CDT Cartastrophe: No Quick Fix In Sight
Officially, carmakers around the world are putting on their best “what me worry” faces and say that they are unaffected by a sudden shortage of a key component, caused by a factory explosion in Germany. Behind closed doors, they are freaking out. Carmakers and suppliers met in Detroit for an emergency summit under the auspices of the Automotive Industry Action Group (AIGP). After the meeting, the first admissions of impending doom surfaced.
In a statement issued after the meeting, AIGP said:
“It is now clear that a significant portion of the global production capacity of PA-12 (nylon 12) has been compromised. In the automotive industry, PA-12 is used pervasively in coatings and connector applications for fuel handling and braking systems. These are highly engineered products produced via very complex manufacturing processes.”
Cyclododecatriene, or CDT, is an vital ingredient in the manufacture of resin that is used in essential automotive components, such as brake and fuel lines. Researcher IHS said in a comment after the meeting:
“The impression is that this is very much a rapidly developing situation and the full implications of the stoppage of CDT production has yet to be properly understood. However, the rapid response of the US industry suggests that problem is serious and has no easy or quick fix.
If suitable alternative materials already existed, they would already be in widespread use and there would be no discussion of a crisis. How easy it will be to find an alternative resin that does not use CDT is open to some conjecture. Given the component testing and approval processes employed by the OEMs and Tier 1 suppliers, it is unlikely to be the work of a moment to find or develop a substitutable alternative material.”
In other words, as noted yesterday, while it can take several months for CDT production to be restored, looking for a replacement will most likely take longer. Even DuPont, supplier of replacement candidate polyphthalamide (PPA) is careful. DuPont spokesperson Carole Davies said:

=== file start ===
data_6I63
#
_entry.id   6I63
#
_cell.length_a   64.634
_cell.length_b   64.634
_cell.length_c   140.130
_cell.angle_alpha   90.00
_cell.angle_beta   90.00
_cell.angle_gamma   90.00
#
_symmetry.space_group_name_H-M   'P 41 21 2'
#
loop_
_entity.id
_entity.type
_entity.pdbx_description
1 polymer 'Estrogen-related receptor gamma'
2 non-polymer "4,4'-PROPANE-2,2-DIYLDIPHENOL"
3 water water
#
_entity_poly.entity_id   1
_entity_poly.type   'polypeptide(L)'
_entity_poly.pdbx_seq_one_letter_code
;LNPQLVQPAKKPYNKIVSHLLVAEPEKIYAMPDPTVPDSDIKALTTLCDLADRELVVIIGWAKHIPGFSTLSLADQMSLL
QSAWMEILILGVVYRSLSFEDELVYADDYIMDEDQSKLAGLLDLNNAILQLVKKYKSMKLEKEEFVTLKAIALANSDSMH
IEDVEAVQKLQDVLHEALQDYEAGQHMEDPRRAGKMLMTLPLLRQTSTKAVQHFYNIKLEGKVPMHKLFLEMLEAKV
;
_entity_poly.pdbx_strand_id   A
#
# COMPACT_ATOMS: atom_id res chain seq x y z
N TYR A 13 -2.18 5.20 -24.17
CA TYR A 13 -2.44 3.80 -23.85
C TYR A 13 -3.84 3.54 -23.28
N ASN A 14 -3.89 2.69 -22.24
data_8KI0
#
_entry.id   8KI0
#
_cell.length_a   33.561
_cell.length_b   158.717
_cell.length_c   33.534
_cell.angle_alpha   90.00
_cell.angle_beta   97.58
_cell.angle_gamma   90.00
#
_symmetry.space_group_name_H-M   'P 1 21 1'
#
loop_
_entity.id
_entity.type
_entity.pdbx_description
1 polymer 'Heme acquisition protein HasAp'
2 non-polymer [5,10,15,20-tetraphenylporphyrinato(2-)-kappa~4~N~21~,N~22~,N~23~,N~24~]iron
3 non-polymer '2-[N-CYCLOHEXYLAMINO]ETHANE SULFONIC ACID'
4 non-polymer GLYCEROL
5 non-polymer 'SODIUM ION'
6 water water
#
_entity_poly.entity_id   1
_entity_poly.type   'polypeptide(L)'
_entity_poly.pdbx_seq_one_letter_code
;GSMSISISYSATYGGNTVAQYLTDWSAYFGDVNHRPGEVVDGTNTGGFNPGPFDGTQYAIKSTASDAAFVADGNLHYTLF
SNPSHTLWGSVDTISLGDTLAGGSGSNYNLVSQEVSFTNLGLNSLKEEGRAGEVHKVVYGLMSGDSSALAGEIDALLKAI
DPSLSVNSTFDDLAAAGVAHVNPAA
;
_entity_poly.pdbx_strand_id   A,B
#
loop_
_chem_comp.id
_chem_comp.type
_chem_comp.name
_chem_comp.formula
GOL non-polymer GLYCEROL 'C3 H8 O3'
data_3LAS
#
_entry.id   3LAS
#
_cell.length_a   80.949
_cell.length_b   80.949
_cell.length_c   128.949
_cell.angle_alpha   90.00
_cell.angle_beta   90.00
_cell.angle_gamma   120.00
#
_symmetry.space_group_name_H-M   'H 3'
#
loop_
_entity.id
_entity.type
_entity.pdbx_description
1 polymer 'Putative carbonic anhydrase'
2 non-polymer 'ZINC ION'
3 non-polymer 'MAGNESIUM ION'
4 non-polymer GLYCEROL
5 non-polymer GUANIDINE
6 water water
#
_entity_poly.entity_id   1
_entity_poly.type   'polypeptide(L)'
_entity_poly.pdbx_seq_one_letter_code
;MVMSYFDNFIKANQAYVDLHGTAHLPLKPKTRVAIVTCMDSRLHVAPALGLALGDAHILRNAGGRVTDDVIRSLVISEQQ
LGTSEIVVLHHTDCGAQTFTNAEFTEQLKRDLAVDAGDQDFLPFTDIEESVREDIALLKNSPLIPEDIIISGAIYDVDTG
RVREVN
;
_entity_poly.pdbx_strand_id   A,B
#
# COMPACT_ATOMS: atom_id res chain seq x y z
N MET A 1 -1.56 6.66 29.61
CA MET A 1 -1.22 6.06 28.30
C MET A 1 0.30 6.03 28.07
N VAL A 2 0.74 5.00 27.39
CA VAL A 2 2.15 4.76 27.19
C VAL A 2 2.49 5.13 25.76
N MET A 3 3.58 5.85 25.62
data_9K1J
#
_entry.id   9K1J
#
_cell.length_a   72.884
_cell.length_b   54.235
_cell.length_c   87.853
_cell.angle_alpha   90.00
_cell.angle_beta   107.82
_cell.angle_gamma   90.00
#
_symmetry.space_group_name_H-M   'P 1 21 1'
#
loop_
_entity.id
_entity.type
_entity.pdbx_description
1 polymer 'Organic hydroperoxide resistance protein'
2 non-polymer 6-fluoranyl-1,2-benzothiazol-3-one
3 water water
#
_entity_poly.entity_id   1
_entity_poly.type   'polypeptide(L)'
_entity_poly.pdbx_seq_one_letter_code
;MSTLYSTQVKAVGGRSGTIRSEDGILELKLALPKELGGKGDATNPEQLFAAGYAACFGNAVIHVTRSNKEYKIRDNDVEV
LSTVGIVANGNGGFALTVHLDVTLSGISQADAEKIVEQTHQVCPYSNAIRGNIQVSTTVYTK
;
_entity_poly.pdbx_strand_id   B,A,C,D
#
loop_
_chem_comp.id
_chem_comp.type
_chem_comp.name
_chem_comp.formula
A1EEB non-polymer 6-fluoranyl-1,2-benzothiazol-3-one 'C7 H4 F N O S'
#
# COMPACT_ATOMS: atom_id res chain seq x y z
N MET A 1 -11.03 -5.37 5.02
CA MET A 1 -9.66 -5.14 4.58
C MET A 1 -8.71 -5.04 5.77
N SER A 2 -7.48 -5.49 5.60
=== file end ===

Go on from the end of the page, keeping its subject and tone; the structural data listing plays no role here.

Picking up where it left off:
“We’re working very closely with our customers to understand the issue and where we have materials that can help. There are a number of solutions that automakers are looking at. There are other materials that some automakers use, some don’t. It’s just a matter of finding alternatives that work, getting them qualified and, hopefully, they’ll be enough at the end of the day to get everyone through it.”
Participants of the AIGP meeting characterized the mood as “extremely serious.” They noted “significant concern over the potential for production disruptions in the component industry, with obvious knock-on effects for the OEMs.” The other worry: The material is not used exclusively by the automotive sector. Demand from other manufacturing industries could trigger a run on the ersatz-CDT, if and when it has been found.
Schmitt trigger on Apr 19, 2012
Back in the early 90's there was a fire at a Sumitomo plant in Japan which made the moulding compound used in microchips and other semiconductors. Panic ensued, and although the replacemnt materials performed poorly, the silver lining was that Sumitomo re-built their factory in record time, and other players entered the market. Now, I'm not comparing brake components to microcontrollers...the point I'm driving across is that other chemical companies will wake up to the realization that there is money to be made, and the monopoly of this particular German plant will be gone.